Cataract 41

A number sign (#) is used with this entry because of evidence that congenital nuclear cataract-41 (CTRCT41) is caused by heterozygous mutation in the WFS1 gene (606201) on chromosome 4p16. One such family has been reported.


Cataract is an opacification of the lens or lens capsule in the eye and is the most common cause of childhood blindness in the world, with an incidence of 1 to 3 per 10,000 live births. If untreated in infancy or childhood, it frequently causes visual impairment and can result in irreversible amblyopia. Nuclear cataract refers to opacification within the embryonal and/or fetal nuclei of the lens (summary by Berry et al., 2013).


In a 4-generation family of Irish descent segregating autosomal dominant congenital nuclear cataract without other ocular or systemic features, Berry et al. (2013) performed genotyping with SNP and microsatellite markers and identified a candidate interval on chromosome 4p16, obtaining a 2-point lod score of 2.62 with marker D4S432 (theta = 0). Recombination events narrowed the interval to a 6.6-Mb region at 4p16.1.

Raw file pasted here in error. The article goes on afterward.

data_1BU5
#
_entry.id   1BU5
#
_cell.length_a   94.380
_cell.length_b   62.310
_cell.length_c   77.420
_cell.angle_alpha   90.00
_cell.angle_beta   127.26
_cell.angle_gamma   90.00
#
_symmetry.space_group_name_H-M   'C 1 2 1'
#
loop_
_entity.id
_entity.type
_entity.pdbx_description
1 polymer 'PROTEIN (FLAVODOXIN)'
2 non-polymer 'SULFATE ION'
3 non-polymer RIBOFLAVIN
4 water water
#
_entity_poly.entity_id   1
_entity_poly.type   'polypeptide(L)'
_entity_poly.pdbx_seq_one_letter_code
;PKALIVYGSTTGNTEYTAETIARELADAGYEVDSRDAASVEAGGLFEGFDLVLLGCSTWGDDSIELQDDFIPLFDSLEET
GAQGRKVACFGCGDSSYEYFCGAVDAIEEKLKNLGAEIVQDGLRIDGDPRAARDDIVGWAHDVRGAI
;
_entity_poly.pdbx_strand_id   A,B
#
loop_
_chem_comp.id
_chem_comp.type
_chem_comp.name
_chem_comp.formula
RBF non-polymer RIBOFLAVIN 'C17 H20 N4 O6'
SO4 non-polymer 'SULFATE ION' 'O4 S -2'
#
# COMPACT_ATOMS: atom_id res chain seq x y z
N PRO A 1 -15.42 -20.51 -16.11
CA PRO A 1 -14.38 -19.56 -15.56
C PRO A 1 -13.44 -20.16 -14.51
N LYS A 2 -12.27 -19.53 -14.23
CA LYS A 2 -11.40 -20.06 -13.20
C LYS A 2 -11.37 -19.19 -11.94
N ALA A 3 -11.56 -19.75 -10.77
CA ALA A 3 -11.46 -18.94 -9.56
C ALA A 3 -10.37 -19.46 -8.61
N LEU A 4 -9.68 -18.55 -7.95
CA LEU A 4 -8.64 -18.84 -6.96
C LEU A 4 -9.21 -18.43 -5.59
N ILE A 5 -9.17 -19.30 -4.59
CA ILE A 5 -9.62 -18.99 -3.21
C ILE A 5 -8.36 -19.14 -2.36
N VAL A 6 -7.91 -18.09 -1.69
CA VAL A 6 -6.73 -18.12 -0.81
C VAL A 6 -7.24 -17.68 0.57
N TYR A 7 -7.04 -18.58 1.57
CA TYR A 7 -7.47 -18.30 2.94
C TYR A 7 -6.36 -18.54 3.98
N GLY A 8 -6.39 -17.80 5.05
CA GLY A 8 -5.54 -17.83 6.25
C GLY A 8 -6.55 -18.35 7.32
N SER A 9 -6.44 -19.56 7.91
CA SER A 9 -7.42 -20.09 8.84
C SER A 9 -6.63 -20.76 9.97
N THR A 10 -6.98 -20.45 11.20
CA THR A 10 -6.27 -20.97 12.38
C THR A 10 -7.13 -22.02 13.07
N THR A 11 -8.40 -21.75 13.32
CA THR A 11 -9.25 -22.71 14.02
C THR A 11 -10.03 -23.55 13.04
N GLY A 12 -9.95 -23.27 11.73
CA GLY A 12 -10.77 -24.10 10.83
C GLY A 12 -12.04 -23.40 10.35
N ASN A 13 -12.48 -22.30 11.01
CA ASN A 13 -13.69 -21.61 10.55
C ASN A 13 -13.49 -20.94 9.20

Reese et al. (1987) described congenital cataract in father and infant son, both of whom had translocation t(3;4)(p26.2;p15). In the child, the cataracts were not found by an examining physician at age 4 weeks, but 'milky' pupils were noted by the mother at 7 weeks, and at 9 weeks both lenses showed fully mature cataracts with no retinal reflex. The father had dense bilateral cataracts diagnosed at birth and underwent uneventful lens aspirations at 3 and 8 months of age; thus, it is possible that the cause of this cataract is a genetic change at or near one of the breakpoints, 3p26.2 or 4p15.

Molecular Genetics

In a 4-generation family of Irish descent segregating autosomal dominant congenital nuclear cataract mapping to chromosome 4p16.1, Berry et al. (2013) sequenced 13 positional candidate genes but found no mutations. Exome sequencing in an affected family member identified a heterozygous missense mutation in the WFS1 gene (E462G; 606201.0023), and direct genomic sequencing confirmed that the mutation cosegregated completely with disease in the family. Screening of the WFS1 gene in a panel of 50 unrelated individuals with autosomal dominant cataract did not reveal any other mutations.